A very numerous race, who have as yet but little intercourse with the whites. They are badly armed, and much at the mercy of the other Indians, by whom they are made slaves when taken prisoners. They are also called Camanches. They wander about the heads of the Platte, and in the vast plains bordering on New Mexico and New Spain, south of the Arkansas; and are divided into many bands. They possess an immense number of horses, asses, and mules.
On the Yellow Stone, and heads of the Missouri; they are divided into a number of small bands.
Wander along the Rocky mountains, and sometimes venture: across. Probably a band of the Snake Indians. The Padoncas, Kioways, &c. are probably bands of nations already enumerated; inhabit an arid, unproductive country.
Thirty-five miles west of the main branch of Red river, 120 miles by land above Natchitoches, formerly lived 375 miles higher up, at a beautiful prairie, which has a lake of clear water. The nation is small, but the warriors greatly celebrated for their courage, and as much respected by their neighbours, as the Knights of Malta were in Europe.
Fifty miles above Natchitoches on Bayou Pierre, there is a small French settlement. They are but a remnant, but live in a fixed village.
On the Sabine, sixty or seventy miles from the Yattasces. The French had formerly a factory here language Caddó
Forty miles from Natchitoches below the Yattasces; language peculiar extremely difficult to speak.
Near Nacogdoches nearly exterminated a few years ago by the small-pox language peculiar, but speak Caddó.
On the Trinity river, near where the road to St. Antonio crosses it. Language peculiar.
On a branch of the Sabine language Caddó gave their name to the province of Texas Nabadaches, in the same neighbourhood.
On the Trinity, about sixty miles S. of the Nacogdoches, speak Caddo, but have a peculiar language.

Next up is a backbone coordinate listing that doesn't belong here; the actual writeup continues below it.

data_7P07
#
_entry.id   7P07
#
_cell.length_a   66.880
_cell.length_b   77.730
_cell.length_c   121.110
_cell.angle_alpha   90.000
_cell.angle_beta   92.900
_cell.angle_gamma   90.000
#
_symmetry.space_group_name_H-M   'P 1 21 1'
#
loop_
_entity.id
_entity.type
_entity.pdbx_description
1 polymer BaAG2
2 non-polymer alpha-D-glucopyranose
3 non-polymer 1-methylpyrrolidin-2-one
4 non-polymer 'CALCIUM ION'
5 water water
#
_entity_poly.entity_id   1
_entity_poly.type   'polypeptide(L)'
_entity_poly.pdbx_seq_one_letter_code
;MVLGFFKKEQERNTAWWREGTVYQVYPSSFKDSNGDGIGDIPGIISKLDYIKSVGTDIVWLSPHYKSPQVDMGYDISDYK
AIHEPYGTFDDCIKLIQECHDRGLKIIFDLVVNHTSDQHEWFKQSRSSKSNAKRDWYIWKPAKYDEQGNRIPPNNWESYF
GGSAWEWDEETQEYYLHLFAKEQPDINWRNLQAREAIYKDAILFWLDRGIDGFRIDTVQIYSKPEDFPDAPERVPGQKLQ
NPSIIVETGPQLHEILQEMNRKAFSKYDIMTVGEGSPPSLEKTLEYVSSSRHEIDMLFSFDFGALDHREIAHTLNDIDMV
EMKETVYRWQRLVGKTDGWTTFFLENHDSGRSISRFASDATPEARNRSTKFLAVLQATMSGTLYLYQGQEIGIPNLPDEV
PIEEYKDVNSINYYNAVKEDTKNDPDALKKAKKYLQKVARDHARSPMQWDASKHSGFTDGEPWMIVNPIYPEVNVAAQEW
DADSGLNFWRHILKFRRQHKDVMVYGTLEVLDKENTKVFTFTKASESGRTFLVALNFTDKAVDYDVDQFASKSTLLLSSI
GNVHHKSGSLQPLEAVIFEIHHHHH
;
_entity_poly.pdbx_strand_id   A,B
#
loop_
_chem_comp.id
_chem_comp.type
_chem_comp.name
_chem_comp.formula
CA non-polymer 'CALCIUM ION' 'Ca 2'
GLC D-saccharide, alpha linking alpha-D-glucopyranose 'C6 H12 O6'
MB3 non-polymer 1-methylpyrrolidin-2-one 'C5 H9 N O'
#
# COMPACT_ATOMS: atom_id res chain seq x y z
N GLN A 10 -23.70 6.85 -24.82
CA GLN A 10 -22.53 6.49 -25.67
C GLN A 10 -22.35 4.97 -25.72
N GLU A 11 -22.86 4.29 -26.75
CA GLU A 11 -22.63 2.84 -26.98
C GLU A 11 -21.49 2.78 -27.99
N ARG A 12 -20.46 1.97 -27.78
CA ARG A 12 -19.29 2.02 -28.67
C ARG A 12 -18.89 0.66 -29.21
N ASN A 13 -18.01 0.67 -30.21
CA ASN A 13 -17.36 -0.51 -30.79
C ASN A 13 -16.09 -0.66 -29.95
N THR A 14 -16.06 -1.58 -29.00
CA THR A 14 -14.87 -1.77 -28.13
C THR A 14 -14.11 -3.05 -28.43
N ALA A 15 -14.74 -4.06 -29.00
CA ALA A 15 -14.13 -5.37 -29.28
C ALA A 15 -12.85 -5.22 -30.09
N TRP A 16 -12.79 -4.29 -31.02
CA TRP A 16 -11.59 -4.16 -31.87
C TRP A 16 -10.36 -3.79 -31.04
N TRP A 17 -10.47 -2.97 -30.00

Two hundred miles S.W. of Nacogdoches, on the W. side of the Colorado speak peculiar language wander about the bay of St. Bernard.
On the bay of St. Bernard, near the Guadaloupe hate the Spaniards, and are attached to the French have a tradition of landing of La Salle in this neighbourhood speak Attakapas.
On an island or Peninsula in the bay of St. Bernard, 10 miles long and 5 broad at war with the Spaniards a peculiar languages.
A very numerous nation; consisting of a number of tribes, who occupy the country from the bay of St. Bernard, across Grand river, towards la Vera Cruz. On bad terms with the Spaniards speak a peculiar language.
A wandering people, near the Rio Grande.
On the Brassos de Dios for some months at the prairie of the Tortuga usual residence 200 miles west of Nacogdoches, towards Sta. Fee speak Pani, or Towiache.
Eight hundred miles above Natchitoches, 340 by land. Much diminished six or eight years ago by the small-pox.
Formerly resided where the town of Natchitoches is now situated Have always been friendly to the whites. They have dwindled away to a few warriors.
Emigrants from Pensacola they came with a few French families are not more than thirty in number. There are, besides several small bands or parties, originally from Florida, the Appalaches on Bayou Rapide Alibamas, in Oppelousas Conchatas, of the same nation with the Alibamas, emigrated to the Sabine about fifteen years ago Pacanas, a small tribe who live on the Qulequeshoe river, which heads S. W. of Natchitoches. Pascagolas, live in a small village 60 miles above Natchitoches. Tunicas, at Avoyall, emigrants from Bayou Tunica. All these nations speak the Mobilian, which was formerly the court language amongst the Indian nations of Lower Louisiana. There are besides, a number of small bands of Chactas, on Bayou Boeuf; on the Teche, and on the Sabine.